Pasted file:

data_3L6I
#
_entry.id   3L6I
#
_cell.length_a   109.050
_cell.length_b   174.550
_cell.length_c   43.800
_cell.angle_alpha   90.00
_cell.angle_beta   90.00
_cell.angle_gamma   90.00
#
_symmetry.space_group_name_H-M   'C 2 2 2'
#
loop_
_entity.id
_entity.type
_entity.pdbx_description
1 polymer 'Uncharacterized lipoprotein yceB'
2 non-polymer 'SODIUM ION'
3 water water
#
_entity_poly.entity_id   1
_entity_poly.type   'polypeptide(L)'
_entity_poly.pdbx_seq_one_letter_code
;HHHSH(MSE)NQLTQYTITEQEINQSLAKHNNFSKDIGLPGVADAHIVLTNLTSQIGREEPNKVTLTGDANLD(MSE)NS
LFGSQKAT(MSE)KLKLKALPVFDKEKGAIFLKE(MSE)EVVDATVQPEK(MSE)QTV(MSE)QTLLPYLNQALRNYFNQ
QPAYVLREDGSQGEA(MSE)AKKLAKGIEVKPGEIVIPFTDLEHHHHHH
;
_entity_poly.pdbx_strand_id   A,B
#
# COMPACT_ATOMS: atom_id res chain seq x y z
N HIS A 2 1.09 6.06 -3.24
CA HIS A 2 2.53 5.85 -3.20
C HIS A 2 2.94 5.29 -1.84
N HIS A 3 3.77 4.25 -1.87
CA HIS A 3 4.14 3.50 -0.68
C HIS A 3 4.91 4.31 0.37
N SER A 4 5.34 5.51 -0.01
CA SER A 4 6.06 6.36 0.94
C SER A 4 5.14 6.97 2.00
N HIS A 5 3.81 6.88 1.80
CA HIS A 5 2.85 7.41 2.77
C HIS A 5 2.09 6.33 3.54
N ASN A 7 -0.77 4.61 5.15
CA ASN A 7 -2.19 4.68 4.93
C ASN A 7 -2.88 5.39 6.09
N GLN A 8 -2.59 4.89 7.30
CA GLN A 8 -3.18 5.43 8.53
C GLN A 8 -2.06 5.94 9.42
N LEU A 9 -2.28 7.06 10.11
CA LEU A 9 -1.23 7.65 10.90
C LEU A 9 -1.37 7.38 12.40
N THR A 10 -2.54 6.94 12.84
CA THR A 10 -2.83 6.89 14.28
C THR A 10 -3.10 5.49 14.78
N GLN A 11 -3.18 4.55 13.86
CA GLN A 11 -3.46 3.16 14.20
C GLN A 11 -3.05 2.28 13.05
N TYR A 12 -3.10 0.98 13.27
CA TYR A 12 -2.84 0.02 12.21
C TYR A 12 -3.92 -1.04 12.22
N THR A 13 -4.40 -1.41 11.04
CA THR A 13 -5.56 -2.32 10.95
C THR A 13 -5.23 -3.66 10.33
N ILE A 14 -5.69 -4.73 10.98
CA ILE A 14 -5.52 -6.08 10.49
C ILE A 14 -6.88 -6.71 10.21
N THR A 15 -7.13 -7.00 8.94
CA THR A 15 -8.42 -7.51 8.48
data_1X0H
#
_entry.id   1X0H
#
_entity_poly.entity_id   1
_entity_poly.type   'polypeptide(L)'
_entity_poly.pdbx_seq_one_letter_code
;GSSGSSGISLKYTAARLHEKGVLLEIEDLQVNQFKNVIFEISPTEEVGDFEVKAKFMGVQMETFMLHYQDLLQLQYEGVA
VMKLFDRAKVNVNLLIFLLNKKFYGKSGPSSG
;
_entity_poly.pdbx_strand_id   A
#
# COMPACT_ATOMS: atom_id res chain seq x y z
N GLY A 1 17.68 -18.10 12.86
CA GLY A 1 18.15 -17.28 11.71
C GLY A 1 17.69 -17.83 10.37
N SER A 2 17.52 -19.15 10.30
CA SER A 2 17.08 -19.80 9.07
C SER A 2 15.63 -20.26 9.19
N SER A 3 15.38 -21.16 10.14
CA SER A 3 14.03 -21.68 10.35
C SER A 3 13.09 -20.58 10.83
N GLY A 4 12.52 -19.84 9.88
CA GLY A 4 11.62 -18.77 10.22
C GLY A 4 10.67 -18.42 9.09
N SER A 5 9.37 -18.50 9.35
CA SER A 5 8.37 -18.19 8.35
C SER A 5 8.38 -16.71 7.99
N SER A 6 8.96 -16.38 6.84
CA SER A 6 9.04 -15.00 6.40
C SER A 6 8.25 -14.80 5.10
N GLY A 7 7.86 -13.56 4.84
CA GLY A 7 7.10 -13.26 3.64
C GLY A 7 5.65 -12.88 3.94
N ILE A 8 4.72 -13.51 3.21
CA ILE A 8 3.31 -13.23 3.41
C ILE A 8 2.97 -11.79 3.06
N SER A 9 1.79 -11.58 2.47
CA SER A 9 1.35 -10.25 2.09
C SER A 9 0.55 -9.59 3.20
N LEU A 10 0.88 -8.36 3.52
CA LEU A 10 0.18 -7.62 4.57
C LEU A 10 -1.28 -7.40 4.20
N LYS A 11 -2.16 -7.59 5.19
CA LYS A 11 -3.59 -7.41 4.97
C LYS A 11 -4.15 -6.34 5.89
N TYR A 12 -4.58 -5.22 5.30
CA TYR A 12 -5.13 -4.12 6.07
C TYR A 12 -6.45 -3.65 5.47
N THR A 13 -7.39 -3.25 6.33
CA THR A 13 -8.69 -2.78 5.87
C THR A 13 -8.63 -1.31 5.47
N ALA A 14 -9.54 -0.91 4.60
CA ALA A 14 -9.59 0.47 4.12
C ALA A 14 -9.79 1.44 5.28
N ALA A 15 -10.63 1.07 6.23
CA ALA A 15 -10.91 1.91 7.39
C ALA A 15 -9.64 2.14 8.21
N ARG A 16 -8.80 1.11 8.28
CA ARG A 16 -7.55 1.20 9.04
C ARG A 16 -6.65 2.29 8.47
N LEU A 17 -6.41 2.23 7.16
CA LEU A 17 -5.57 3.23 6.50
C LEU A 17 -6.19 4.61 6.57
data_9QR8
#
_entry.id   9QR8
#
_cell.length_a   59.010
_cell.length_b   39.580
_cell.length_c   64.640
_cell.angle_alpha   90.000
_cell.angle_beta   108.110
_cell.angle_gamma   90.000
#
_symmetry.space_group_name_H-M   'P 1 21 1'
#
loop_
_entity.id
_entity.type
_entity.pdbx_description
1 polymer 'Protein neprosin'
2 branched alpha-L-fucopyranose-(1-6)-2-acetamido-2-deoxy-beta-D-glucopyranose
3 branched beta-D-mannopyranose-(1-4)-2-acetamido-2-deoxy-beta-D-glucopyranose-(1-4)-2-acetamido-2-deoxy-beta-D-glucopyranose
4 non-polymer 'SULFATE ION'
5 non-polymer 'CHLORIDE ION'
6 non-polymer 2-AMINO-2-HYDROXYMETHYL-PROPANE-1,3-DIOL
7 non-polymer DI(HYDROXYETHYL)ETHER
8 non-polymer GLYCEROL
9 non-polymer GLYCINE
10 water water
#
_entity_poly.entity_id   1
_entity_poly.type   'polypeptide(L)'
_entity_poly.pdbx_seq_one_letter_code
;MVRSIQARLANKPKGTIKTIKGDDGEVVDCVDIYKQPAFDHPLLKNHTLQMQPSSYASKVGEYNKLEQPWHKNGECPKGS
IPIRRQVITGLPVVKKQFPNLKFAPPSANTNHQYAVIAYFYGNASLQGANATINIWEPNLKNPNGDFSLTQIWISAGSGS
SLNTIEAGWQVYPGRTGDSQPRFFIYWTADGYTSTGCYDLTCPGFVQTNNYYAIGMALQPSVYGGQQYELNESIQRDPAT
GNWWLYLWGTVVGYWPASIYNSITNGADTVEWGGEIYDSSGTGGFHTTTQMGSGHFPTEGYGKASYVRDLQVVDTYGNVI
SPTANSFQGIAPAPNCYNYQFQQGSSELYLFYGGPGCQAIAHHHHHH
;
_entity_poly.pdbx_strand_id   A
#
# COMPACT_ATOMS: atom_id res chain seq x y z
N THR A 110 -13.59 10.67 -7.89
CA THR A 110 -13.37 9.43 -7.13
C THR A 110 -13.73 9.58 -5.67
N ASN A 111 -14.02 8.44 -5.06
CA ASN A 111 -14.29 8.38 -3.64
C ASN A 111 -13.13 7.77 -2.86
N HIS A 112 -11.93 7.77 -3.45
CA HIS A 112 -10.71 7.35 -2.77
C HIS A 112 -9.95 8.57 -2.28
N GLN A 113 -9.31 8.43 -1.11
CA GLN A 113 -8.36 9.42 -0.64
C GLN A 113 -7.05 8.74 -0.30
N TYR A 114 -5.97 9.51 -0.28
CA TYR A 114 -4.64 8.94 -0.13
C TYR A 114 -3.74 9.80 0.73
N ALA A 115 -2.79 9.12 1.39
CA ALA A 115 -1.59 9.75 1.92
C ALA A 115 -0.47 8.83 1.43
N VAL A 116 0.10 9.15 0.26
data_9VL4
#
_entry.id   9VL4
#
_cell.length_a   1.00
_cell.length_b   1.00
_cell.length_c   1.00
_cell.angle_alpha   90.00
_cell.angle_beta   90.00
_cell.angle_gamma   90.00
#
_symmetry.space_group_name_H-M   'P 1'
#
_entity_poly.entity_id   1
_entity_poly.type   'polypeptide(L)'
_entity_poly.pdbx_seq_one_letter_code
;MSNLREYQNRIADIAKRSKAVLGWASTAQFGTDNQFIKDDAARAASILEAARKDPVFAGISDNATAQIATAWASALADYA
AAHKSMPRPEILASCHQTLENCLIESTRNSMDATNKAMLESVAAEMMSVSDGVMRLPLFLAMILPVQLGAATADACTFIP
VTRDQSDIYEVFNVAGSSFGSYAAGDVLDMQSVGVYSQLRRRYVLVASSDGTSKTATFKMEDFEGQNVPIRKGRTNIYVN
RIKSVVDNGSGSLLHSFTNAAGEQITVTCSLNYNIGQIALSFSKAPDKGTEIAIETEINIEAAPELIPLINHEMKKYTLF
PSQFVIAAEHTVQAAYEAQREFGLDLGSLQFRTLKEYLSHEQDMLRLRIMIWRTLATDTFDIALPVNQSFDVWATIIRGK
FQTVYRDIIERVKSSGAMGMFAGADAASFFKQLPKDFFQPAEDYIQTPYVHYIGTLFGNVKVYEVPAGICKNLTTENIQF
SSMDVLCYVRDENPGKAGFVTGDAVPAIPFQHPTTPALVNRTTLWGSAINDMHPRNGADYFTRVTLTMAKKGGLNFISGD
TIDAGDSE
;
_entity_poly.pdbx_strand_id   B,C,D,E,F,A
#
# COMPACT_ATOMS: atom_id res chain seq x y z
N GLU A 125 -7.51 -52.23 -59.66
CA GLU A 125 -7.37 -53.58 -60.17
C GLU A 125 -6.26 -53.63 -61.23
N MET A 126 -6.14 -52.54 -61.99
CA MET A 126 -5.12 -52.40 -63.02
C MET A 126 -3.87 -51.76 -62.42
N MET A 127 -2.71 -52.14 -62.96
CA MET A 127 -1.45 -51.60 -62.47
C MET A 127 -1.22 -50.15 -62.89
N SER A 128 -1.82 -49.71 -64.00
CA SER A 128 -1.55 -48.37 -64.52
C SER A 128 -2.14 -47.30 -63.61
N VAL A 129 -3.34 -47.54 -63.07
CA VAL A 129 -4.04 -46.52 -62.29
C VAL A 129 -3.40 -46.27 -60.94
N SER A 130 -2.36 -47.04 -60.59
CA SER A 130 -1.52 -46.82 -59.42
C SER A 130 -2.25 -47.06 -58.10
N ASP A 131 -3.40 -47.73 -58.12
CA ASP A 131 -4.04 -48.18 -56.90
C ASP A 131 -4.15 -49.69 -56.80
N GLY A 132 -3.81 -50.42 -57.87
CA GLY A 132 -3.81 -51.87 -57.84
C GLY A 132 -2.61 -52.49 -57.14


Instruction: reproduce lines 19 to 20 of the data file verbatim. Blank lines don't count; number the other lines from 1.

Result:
2 non-polymer 'SODIUM ION'
3 water water